Summary and Conclusion

A closer examination of the census of 2007 reinforces the finding of the previous two censuses. Additionally, a closer look reveals some important information is revealed. It becomes clear that the regions are not homogenous. For instance, about 9 percent of the population of the Amhara region are not Amharas. Likewise, about 12 percent of the population of Oromo region are non-Oromos. On the other side, about 20 percent of Amharas live outside of the Amhara region. Taking the net-migration, there are more Amharas and Tigres living outside of the respective regions. In terms of the languages, there are about half a million Oromos whose mother tongue is other than Oromigna (Oromiffa), whereas about 1.6 million non-Amharas start life with Amharigna as their mother tongue.  In terms of religion, Orthodox Christianity is the dominant religion in Tigre and Amhara regions. Most Protestants live in SNNP and Oromia. The number of Christians and Moslems in Oromia is about equal.

Census data are potentially a strong tool to allocate resource in a just and fair manner. Fairness and justice suggests that important resources such as senior Government positions, employment, scholarships and like be distributed in a manner that is proportional to the population. That means about a third of all such resources should go to Oromos, another quarter to Amharas, and down the row in a like manner. Indeed, some would be saved for the very small ethnic groups in terms of number. This kind of principle based allocation will avoid conflict and promote harmony.

Both for political and economic reasons, the technical accuracy of the processes and the credibility of the outcome of census data are important. The Central Statistical Agency is planning to undertake the next census in 2017[19] . Therefore, the preparatory work should start in advance to avert potential sources of challenge in due course.

 Table 6: Intra- and Inter-Regional Distribution by Religion

Orthodox Protestant  Catholic Islam Traditional Other   Orthodox Protestant  Catholic Islam Traditional Other Total
Tigray 12.9 0.0 2.9 0.7 0.0 0.3   95.6 0.1 0.4 4.0 0.0 0.0 100
Afar 0.2 0.1 0.2 5.3 0.0 0.0   3.9 0.7 0.1 95.3 0.0 0.0 100
Amhara 44.3 0.2 0.8 11.8 0.3 2.8   82.5 0.2 0.0 17.2 0.0 0.1 100
Oromia 25.6 35.0 23.0 51.3 45.4 34.6   30.4 17.7 0.5 47.5 3.3 0.6 100
Somali 0.1 0.0 0.2 17.5 0.1 7.6   0.6 0.1 0.0 98.4 0.1 0.8 100
Beni Sh 0.8 0.8 0.9 1.4 2.8 0.8   33.3 13.5 0.6 45.0 7.1 0.5 100
SNNP 9.2 60.6 67.2 8.4 50.6 48.1   19.9 55.5 2.4 14.1 6.6 1.5 100
Gambella 0.2 1.6 1.9 0.1 0.6 0.7   16.8 70.1 3.4 4.9 3.8 1.1 100
Harari 0.2 0.0 0.1 0.5 0.0 0.0   27.1 3.4 0.3 69.0 0.1 0.1 100
Addis 6.4 1.6 2.5 1.8 0.1 4.8   74.7 7.8 0.5 16.2 0.1 0.8 100
Dire Dawa 0.3 0.1 0.3 1.0 0.0 0.2   25.7 2.8 0.4 70.8 0.1 0.2 100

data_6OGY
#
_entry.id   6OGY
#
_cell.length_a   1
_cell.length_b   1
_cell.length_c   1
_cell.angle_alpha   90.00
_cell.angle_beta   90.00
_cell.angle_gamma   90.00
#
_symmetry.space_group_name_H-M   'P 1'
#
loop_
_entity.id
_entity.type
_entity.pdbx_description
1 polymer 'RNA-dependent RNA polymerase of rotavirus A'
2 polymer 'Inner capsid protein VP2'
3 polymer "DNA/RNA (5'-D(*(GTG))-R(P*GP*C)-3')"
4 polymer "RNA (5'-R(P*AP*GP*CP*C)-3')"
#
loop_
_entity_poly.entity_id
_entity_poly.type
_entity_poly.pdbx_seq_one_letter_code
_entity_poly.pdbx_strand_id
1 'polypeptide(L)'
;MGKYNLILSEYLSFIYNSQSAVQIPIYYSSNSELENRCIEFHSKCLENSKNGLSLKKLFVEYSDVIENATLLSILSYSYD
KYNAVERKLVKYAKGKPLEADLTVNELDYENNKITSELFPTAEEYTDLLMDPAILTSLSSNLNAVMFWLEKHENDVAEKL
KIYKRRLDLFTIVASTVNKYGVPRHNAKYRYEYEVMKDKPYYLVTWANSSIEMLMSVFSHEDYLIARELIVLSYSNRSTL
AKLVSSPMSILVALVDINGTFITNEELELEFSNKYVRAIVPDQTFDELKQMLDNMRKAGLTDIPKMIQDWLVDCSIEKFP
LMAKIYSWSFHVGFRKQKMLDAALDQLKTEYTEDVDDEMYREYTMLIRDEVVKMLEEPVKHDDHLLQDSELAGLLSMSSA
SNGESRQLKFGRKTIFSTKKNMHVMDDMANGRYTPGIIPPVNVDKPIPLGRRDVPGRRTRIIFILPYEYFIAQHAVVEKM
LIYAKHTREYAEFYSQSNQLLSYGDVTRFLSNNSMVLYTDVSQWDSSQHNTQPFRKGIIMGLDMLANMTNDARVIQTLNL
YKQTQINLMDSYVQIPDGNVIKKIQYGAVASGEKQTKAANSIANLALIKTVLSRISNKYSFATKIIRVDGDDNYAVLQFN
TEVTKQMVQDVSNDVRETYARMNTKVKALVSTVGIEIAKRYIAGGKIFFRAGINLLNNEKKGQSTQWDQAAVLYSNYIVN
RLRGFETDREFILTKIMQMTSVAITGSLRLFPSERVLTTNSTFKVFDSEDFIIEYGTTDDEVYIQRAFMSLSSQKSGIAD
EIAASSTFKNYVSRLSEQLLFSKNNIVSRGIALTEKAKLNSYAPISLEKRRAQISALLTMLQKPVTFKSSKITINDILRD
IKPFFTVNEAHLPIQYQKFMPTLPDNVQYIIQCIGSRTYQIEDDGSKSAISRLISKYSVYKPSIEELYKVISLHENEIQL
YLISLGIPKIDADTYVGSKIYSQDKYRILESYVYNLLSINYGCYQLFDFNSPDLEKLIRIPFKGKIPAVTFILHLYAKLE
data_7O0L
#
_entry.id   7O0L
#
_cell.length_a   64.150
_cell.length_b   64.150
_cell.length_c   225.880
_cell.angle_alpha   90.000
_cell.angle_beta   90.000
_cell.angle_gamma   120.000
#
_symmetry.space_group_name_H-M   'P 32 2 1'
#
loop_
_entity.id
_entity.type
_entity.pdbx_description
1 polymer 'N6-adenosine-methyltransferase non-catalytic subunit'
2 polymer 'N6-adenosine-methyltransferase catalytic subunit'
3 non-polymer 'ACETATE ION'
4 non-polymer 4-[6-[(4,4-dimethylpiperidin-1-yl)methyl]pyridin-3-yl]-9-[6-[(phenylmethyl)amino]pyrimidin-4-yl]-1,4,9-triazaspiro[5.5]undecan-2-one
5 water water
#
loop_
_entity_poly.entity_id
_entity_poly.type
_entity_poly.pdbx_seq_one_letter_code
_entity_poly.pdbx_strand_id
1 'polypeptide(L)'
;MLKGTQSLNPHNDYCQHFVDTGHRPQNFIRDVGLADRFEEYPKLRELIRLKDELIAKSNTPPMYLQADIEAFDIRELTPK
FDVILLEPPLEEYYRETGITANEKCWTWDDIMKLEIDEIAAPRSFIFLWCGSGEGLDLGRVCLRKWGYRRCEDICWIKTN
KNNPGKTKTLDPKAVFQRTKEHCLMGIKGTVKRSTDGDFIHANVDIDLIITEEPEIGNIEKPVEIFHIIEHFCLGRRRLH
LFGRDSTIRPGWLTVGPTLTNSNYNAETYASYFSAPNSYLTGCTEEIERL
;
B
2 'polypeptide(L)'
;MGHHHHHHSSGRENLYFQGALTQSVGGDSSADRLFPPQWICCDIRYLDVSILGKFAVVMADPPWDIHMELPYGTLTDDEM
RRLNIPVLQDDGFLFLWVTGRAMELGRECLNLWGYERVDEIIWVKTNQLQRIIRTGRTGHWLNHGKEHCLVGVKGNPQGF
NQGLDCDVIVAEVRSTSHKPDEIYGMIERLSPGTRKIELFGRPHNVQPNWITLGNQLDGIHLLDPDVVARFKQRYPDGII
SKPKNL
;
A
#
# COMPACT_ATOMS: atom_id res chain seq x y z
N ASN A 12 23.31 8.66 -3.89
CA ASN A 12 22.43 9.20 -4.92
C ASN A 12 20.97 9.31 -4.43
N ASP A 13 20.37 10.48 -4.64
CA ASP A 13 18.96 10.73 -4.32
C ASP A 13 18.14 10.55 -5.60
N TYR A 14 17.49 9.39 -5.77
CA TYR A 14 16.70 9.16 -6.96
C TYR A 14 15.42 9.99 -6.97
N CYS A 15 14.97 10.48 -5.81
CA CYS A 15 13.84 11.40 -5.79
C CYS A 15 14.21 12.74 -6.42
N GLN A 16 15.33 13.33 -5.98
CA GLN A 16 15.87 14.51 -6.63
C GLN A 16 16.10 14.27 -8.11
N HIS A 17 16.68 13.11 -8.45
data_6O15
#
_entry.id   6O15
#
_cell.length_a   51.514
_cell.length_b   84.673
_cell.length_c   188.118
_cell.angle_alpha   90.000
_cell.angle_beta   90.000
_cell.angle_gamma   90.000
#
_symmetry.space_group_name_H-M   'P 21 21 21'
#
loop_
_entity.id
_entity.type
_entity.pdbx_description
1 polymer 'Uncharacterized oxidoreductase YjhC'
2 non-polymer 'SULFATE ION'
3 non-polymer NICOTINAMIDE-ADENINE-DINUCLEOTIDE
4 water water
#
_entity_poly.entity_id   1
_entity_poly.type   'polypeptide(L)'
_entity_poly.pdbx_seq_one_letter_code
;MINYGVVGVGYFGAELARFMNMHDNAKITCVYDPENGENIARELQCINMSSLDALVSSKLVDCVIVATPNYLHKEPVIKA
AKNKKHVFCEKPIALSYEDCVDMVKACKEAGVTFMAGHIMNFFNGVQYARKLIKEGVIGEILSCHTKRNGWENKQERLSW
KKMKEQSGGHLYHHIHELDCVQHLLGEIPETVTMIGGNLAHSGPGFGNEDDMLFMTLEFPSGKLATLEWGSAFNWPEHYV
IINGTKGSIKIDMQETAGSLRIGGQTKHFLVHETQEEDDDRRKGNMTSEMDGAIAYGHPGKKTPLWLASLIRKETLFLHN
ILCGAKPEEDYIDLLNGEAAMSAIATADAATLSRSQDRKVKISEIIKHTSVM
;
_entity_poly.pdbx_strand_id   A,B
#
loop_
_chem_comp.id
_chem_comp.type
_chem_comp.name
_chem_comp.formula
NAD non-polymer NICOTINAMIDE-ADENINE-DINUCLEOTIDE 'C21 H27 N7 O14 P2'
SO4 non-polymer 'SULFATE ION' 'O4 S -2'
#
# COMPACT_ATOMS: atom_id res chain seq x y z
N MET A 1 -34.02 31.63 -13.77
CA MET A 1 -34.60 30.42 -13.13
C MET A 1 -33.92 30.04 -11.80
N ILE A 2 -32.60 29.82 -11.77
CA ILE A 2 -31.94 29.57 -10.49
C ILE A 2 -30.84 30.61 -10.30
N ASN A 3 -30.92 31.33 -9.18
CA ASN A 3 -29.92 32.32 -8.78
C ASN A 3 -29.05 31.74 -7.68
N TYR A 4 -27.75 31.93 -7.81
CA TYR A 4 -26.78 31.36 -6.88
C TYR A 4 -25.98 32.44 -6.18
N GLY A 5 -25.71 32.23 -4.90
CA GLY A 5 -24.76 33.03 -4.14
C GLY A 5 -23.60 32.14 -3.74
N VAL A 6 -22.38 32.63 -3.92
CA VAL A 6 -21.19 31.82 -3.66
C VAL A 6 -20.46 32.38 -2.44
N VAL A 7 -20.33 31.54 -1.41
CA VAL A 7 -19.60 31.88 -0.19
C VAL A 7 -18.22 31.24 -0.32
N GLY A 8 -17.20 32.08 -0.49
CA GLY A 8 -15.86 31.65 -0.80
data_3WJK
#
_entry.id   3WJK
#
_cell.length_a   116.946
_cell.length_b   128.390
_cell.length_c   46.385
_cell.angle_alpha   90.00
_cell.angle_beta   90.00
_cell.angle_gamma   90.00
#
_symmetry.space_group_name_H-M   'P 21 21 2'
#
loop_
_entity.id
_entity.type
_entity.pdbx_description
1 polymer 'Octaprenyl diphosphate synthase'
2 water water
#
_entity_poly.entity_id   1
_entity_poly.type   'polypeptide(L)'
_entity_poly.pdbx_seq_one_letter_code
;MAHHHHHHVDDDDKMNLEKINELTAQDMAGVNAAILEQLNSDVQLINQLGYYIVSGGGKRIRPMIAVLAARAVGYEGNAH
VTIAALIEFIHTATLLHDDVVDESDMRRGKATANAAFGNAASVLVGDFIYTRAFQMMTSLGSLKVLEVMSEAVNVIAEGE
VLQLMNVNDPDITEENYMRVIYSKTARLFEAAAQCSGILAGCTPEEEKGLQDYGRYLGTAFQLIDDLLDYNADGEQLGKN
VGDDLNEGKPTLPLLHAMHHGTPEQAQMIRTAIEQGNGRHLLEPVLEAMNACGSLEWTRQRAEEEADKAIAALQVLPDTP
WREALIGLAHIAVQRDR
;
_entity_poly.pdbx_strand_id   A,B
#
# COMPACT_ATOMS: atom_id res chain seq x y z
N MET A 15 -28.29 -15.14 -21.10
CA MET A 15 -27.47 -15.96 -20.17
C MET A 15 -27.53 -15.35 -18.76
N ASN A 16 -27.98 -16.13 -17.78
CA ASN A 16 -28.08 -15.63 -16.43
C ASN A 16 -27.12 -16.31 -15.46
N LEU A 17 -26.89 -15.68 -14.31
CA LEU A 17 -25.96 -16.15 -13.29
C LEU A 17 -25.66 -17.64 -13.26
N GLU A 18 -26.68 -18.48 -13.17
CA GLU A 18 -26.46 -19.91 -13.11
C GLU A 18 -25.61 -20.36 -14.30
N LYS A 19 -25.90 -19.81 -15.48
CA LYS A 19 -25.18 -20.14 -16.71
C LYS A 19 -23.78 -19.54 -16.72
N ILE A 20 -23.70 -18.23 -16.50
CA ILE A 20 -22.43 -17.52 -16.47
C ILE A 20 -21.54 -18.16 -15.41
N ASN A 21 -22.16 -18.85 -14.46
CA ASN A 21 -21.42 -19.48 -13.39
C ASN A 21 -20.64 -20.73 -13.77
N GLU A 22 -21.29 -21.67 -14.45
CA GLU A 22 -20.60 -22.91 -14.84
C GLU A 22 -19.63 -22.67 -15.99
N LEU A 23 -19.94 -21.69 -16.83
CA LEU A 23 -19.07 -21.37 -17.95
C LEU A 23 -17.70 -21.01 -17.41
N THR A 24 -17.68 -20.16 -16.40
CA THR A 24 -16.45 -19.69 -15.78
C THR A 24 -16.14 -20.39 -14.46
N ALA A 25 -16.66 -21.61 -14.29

Special Eas 0.0 0.0 0.0 0.4 0.0 0.1   4.8 2.0 0.0 92.5 0.1 0.6 100
Total 100.0 100.0 100.0 100.0 100.0 100.0   43.5 18.5 0.7 33.9 2.7 0.6 100

[1] Abate Mammo, Population Distribution in Ethiopia: Beyond the Myths,, December 18, 1992

[2] Berhanu Abegaz (Ph. D.), Ethiopia: A Model Nation of Minorities,, June 1, 2005

[3] This included the national sample survey in 1964/67 (first round) and 1969/71 (second round), the 1978 manpower and housing survey of major towns, and the rural demographic survey of 1980/81 and 1981/82. Office of the Population and Housing Census Commission, The 1984 Population and Housing Census of Ethiopia, Analytical Report at the National Level, Addis Ababa, December 1991

[4] Each of the three Censuses has asked questions about the respondents’ ethnic origin, religion, and mother tongue. The 1984 Census Report presents data for those ethnic groups that number over 20,000. There were 59 of them. Of these, Guji and Borena, who happen to be cousins and speak the same Oromo language, are reported separately. If the sum of the two (0.64 million) is added to the reported Oromo population, the sum for Oromos would rise by 5.2 percent from 12.4 million to 13 million. For those whose number falls below the threshold of 20,000, the numbers are added together.  The number of ethnic groups in the 1994 census is 71 but after further re-definitions, fragmentations and re-districting, the number increased to 93 in the 2007 Census. For instance, the following 16 ethnic groups appear in the census of 2007 that do not exist in the census of 1994. These are Irob, Kefficho, Karo, Komo, Konso, Koyego, Kusumie, Mashola, Me’enite, Mejengerm Murle, Shekocho, Surma, Upo, and Yem. On the other side, Kimant and Guagu do not appear in the census of 2007 although data is given for 1994. The data for Guragie in 1994 includes Silte, while the two are provided separately in 2007.